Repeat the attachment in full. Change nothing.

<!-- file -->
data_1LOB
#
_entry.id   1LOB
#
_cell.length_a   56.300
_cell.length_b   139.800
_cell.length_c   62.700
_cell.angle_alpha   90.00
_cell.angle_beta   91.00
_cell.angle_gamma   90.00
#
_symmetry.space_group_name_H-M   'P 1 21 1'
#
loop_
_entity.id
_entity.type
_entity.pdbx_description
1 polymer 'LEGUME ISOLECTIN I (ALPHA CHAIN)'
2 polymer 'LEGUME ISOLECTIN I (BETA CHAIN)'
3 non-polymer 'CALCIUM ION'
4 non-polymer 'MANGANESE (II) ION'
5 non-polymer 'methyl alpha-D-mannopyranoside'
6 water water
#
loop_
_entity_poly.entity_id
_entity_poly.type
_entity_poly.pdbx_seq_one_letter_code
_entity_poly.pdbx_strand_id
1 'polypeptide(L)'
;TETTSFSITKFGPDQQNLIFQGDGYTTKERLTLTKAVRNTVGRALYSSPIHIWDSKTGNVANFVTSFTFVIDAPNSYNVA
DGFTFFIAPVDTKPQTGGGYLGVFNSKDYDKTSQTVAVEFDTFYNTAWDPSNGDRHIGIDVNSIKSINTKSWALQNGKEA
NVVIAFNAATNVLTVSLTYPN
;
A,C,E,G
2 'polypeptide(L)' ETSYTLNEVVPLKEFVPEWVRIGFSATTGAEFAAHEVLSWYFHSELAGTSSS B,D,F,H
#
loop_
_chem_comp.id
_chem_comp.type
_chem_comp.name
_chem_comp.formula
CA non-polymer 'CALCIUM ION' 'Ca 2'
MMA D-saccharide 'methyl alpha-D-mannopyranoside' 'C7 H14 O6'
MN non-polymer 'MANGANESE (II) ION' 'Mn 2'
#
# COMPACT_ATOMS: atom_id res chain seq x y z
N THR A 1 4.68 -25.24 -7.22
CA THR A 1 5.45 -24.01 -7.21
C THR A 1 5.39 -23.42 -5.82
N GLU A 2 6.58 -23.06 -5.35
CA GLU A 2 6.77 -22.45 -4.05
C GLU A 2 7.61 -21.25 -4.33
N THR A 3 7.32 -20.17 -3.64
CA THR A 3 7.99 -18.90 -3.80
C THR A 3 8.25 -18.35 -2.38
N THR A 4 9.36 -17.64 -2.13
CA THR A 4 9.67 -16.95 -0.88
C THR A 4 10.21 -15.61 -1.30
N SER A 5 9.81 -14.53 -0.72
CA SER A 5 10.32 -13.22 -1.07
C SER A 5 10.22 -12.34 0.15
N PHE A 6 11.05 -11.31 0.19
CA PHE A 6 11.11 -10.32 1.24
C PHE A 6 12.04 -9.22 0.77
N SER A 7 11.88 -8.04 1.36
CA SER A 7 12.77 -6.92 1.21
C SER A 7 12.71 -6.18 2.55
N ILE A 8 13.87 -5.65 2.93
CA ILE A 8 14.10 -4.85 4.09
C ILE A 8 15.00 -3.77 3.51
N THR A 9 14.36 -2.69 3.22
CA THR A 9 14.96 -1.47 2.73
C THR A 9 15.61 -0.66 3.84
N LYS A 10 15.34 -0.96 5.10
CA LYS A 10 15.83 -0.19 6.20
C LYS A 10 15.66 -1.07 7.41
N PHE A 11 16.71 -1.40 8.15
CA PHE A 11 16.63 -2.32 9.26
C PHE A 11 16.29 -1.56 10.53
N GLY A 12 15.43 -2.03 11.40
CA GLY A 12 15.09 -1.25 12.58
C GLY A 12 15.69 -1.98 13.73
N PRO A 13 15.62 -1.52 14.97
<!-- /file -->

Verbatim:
data_1LOB
#
_entry.id   1LOB
#
_cell.length_a   56.300
_cell.length_b   139.800
_cell.length_c   62.700
_cell.angle_alpha   90.00
_cell.angle_beta   91.00
_cell.angle_gamma   90.00
#
_symmetry.space_group_name_H-M   'P 1 21 1'
#
loop_
_entity.id
_entity.type
_entity.pdbx_description
1 polymer 'LEGUME ISOLECTIN I (ALPHA CHAIN)'
2 polymer 'LEGUME ISOLECTIN I (BETA CHAIN)'
3 non-polymer 'CALCIUM ION'
4 non-polymer 'MANGANESE (II) ION'
5 non-polymer 'methyl alpha-D-mannopyranoside'
6 water water
#
loop_
_entity_poly.entity_id
_entity_poly.type
_entity_poly.pdbx_seq_one_letter_code
_entity_poly.pdbx_strand_id
1 'polypeptide(L)'
;TETTSFSITKFGPDQQNLIFQGDGYTTKERLTLTKAVRNTVGRALYSSPIHIWDSKTGNVANFVTSFTFVIDAPNSYNVA
DGFTFFIAPVDTKPQTGGGYLGVFNSKDYDKTSQTVAVEFDTFYNTAWDPSNGDRHIGIDVNSIKSINTKSWALQNGKEA
NVVIAFNAATNVLTVSLTYPN
;
A,C,E,G
2 'polypeptide(L)' ETSYTLNEVVPLKEFVPEWVRIGFSATTGAEFAAHEVLSWYFHSELAGTSSS B,D,F,H
#
loop_
_chem_comp.id
_chem_comp.type
_chem_comp.name
_chem_comp.formula
CA non-polymer 'CALCIUM ION' 'Ca 2'
MMA D-saccharide 'methyl alpha-D-mannopyranoside' 'C7 H14 O6'
MN non-polymer 'MANGANESE (II) ION' 'Mn 2'
#
# COMPACT_ATOMS: atom_id res chain seq x y z
N THR A 1 4.68 -25.24 -7.22
CA THR A 1 5.45 -24.01 -7.21
C THR A 1 5.39 -23.42 -5.82
N GLU A 2 6.58 -23.06 -5.35
CA GLU A 2 6.77 -22.45 -4.05
C GLU A 2 7.61 -21.25 -4.33
N THR A 3 7.32 -20.17 -3.64
CA THR A 3 7.99 -18.90 -3.80
C THR A 3 8.25 -18.35 -2.38
N THR A 4 9.36 -17.64 -2.13
CA THR A 4 9.67 -16.95 -0.88
C THR A 4 10.21 -15.61 -1.30
N SER A 5 9.81 -14.53 -0.72
CA SER A 5 10.32 -13.22 -1.07
C SER A 5 10.22 -12.34 0.15
N PHE A 6 11.05 -11.31 0.19
CA PHE A 6 11.11 -10.32 1.24
C PHE A 6 12.04 -9.22 0.77
N SER A 7 11.88 -8.04 1.36
CA SER A 7 12.77 -6.92 1.21
C SER A 7 12.71 -6.18 2.55
N ILE A 8 13.87 -5.65 2.93
CA ILE A 8 14.10 -4.85 4.09
C ILE A 8 15.00 -3.77 3.51
N THR A 9 14.36 -2.69 3.22
CA THR A 9 14.96 -1.47 2.73
C THR A 9 15.61 -0.66 3.84
N LYS A 10 15.34 -0.96 5.10
CA LYS A 10 15.83 -0.19 6.20
C LYS A 10 15.66 -1.07 7.41
N PHE A 11 16.71 -1.40 8.15
CA PHE A 11 16.63 -2.32 9.26
C PHE A 11 16.29 -1.56 10.53
N GLY A 12 15.43 -2.03 11.40
CA GLY A 12 15.09 -1.25 12.58
C GLY A 12 15.69 -1.98 13.73
N PRO A 13 15.62 -1.52 14.97